Featured Story
12/01/15 12:00pm


Without notice or regard
To the Editor:
I am writing to ensure that the Shelter Island community is aware that a valuable environmental and charitable resource  — the “Goody Pile” — has been essentially taken away from our residents without notice or public discussion. (more…)

08/16/13 5:00pm


The Crew, as I call them, came out recently. It comprises my wife’s son and daughter, their spouses, two kids (son) and two dogs (daughter). Excellent humans and animals all, but there is, for me, a disorder dynamic that accompanies their arrival, which I have been working on to handle, not that anyone would recognize this effort.

This time, they came out on Friday and we came out on Saturday morning and spent a perfect day at Wades. The son’s wife had purchased one of those tent-like beach enclosures, large enough for all of us to recline in our chairs without fighting for our small circles of individual umbrella shade. It felt like the Ritz.

On Sunday morning, as is his wont, grandson Max arose early and crossed the second floor landing to tentatively open our bedroom door, which reliably creaks to announce his arrival. I say, “Hi, Fuzzball,” a reference to a time not long ago when we shared amusement at a Harrison Ford moment in a Star Wars movie when he upbraided his Wookie sidekick. This remark no longer has any effect and I will retire it. He climbs between us, into The Cave, where in the past we have imagined wild animals benignly threatening him from outside. From deep brain recesses, I resurrected my guttural tiger snarl, which like the failed Fuzzball gambit, no longer sends him burrowing to the back of The Cave for safety. It’s mostly iPad games now.

My wife asks him what he wants to do. A couple ideas are thrown out. He says, “I want to play baseball with Grandpa.”

We go to the garage to select a bat. There are two slender yellow Wiffle Ball bats and a fat red one that seems appropriate for Sammy Sosa in his juicing days. We go with one of the Wiffles and a styrene ball from the recreational spheroid collection.

We head to the diamond, which is in fact the turnaround of the cul-de-sac we live on. My pitching is terrible, too often inside or low. But he whacks away, spraying balls to the first and third base side, to which I say, “Good hit, but I think you nailed a fan.” He pays no heed to my chatter. He does have an innate sense to make me fetch a ball in the tall grass, somehow grasping the notion of bugs and ticks.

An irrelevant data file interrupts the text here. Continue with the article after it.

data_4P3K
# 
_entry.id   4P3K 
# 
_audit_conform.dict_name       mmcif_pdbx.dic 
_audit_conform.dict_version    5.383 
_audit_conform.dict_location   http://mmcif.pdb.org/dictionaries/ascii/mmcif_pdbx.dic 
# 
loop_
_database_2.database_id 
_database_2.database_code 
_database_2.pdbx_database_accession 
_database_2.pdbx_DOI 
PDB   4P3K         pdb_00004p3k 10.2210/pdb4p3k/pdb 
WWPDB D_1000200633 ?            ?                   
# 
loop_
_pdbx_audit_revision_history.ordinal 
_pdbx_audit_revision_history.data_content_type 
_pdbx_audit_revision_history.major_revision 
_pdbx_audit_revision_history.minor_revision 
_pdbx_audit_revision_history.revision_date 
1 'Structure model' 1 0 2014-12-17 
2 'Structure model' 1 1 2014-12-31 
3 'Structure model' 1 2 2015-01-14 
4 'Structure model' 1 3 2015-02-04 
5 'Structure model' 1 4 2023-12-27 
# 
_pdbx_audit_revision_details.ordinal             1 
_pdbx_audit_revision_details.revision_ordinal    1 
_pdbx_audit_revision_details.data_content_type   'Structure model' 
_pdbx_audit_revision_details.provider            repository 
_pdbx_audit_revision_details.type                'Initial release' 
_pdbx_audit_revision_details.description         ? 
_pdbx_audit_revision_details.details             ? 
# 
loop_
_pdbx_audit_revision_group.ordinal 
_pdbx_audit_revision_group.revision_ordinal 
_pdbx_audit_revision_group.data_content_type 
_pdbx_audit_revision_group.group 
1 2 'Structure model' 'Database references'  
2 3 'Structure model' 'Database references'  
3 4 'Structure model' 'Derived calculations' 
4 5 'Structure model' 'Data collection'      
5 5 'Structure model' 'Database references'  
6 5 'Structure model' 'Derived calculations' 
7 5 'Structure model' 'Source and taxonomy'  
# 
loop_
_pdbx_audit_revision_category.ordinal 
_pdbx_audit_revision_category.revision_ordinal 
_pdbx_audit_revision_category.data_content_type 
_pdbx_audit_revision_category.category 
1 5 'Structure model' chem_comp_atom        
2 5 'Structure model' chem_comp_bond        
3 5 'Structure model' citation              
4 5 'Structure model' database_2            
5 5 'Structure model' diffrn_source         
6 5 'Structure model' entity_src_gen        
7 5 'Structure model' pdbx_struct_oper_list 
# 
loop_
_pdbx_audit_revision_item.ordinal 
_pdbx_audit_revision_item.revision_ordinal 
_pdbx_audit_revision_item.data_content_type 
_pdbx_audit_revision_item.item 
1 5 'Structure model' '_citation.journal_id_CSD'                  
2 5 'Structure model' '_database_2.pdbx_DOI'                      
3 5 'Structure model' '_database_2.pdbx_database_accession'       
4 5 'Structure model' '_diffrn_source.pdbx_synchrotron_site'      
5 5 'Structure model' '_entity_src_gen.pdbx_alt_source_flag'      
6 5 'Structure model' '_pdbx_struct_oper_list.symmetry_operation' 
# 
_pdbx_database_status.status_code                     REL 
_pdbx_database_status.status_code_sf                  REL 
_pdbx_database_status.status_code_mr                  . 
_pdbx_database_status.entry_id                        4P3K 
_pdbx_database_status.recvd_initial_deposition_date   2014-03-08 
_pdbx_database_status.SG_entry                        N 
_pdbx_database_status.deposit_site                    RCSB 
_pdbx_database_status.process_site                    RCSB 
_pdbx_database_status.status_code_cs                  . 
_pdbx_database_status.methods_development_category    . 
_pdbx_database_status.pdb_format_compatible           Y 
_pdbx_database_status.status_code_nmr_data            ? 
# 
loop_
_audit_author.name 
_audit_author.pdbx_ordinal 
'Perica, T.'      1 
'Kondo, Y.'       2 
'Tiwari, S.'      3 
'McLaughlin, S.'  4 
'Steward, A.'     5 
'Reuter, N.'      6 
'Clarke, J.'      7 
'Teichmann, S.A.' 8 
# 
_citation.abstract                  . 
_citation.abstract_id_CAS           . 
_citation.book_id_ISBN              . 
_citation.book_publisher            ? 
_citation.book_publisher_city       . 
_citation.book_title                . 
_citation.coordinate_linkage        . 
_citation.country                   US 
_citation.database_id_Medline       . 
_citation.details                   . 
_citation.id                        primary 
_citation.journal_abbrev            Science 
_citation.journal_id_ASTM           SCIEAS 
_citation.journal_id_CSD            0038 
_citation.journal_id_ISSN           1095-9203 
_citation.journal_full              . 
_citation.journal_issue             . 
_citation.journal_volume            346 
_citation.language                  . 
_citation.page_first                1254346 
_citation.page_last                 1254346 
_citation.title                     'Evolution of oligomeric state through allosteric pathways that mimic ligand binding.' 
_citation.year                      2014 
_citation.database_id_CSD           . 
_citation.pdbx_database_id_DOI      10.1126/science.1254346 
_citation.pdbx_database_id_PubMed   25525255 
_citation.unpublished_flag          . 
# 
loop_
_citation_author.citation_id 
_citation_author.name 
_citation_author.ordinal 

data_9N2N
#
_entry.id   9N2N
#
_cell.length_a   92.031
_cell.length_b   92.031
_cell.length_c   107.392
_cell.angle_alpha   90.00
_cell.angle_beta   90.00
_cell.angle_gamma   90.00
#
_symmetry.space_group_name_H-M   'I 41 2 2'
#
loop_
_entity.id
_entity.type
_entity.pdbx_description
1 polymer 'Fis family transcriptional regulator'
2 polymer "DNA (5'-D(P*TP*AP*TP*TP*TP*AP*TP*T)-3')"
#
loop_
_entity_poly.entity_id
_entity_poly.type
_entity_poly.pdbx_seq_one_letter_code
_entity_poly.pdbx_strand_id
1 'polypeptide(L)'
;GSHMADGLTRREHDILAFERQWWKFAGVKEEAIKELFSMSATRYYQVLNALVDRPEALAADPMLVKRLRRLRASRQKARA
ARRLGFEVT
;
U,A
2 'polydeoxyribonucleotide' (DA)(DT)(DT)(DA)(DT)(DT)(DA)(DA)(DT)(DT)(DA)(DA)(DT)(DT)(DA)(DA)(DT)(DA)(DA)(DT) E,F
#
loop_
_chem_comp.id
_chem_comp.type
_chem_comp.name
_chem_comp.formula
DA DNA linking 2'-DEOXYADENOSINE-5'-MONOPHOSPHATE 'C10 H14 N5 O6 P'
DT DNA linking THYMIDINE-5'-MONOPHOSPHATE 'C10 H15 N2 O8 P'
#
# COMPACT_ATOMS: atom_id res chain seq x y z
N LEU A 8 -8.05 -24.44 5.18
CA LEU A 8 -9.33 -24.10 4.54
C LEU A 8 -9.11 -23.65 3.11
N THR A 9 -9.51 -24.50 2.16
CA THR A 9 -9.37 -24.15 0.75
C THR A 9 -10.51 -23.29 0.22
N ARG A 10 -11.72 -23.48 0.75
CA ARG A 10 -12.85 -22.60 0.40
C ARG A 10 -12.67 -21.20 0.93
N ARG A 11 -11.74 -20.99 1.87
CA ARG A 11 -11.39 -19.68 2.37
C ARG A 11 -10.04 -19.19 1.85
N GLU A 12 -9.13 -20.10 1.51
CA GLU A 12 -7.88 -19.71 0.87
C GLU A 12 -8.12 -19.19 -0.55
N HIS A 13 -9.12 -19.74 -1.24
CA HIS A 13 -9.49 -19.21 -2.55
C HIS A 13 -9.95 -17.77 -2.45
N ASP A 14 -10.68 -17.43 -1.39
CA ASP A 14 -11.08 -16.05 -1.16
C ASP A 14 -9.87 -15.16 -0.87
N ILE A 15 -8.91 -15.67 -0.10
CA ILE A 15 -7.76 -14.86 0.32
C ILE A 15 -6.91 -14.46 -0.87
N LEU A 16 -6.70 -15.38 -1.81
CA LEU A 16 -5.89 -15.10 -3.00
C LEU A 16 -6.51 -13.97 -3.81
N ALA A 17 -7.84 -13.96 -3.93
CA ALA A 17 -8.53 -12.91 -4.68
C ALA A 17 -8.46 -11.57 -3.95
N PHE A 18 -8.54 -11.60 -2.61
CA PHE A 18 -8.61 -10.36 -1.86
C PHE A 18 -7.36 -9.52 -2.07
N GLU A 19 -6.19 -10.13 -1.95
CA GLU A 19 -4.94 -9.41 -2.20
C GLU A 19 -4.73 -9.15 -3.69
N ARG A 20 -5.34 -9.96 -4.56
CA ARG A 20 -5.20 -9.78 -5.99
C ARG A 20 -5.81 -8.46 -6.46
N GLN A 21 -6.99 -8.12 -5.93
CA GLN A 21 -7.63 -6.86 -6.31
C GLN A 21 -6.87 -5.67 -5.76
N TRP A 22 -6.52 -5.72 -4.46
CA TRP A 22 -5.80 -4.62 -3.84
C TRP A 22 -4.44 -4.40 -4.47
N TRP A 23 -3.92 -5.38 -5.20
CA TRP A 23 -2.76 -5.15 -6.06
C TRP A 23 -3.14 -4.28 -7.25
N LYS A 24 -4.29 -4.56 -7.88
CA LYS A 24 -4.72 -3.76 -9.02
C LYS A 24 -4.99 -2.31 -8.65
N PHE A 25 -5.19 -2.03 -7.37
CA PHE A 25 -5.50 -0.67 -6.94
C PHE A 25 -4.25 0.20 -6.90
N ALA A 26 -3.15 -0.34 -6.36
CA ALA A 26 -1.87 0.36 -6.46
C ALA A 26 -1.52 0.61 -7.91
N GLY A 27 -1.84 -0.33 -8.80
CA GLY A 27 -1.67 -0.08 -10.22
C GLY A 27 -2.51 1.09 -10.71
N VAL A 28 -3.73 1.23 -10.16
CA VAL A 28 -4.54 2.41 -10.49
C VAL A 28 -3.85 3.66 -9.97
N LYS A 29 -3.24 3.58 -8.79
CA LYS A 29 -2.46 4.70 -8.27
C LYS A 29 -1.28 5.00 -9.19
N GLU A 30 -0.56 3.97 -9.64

My wife comes out and we go into a pitcher/catcher mode that speeds up the action big time. She quickly takes over the hurling duties and puts me to shame, laying in gopher ball after gopher ball. Then Dad and then Mom show up and we have some actual fielding going on. I make several sensational plays but no one seems to notice. The one-on-one grandpa/grandkid spell has long been broken, but you take what you can get.

Next up is the Coecles Harbor Marina pool, where a dear friend allows us entry. Mom and Dad are with the one-year-old girl so we still have custody of Max. The idea is to go swimming, but Dear Friend offers to take us out in her Whaler. This is a no-brainer, but I wonder how Max will react. His sister, if magically endowed with speech and sufficient cognition, would eagerly assent to sky diving. Max has a more deliberative world view.

We inch out of the marina and the time comes to put on some speed. Dear Friend has been in this situation dozens of times. She tells Max it’s all about his comfort zone and gives the throttle a little push. He’s cool with that and then she adds a bit more and then we’re flying. On the phone we record a big smile, absent two front teeth. We bounce through our first wake. The smile endures, bigger maybe.

As we head to Reel Point, Dear Friend asks him to step up to the wheel and he grabs on. He understands this is serious stuff and affects an ancient mariner pose. Then Dear Friend starts a lazy right-hand turn and he’s totally into it as we head back to the marina.

Next up is the Whale’s Tale. He is no young Tiger Woods. His game is all mulligans and herding the ball into the cup. Then, mid-way through, we encounter a hole with no gimmicks, obstacles or undulating carpet. He puts his orange ball into the dimple. From the instant he starts his tiny back swing I know he made unconscious calculations for force and speed and the ball takes off accordingly. He drains it, a no-doubter.

Jubilation? Nope. He wants a do-over.

We’ll take a do-over of the entire day.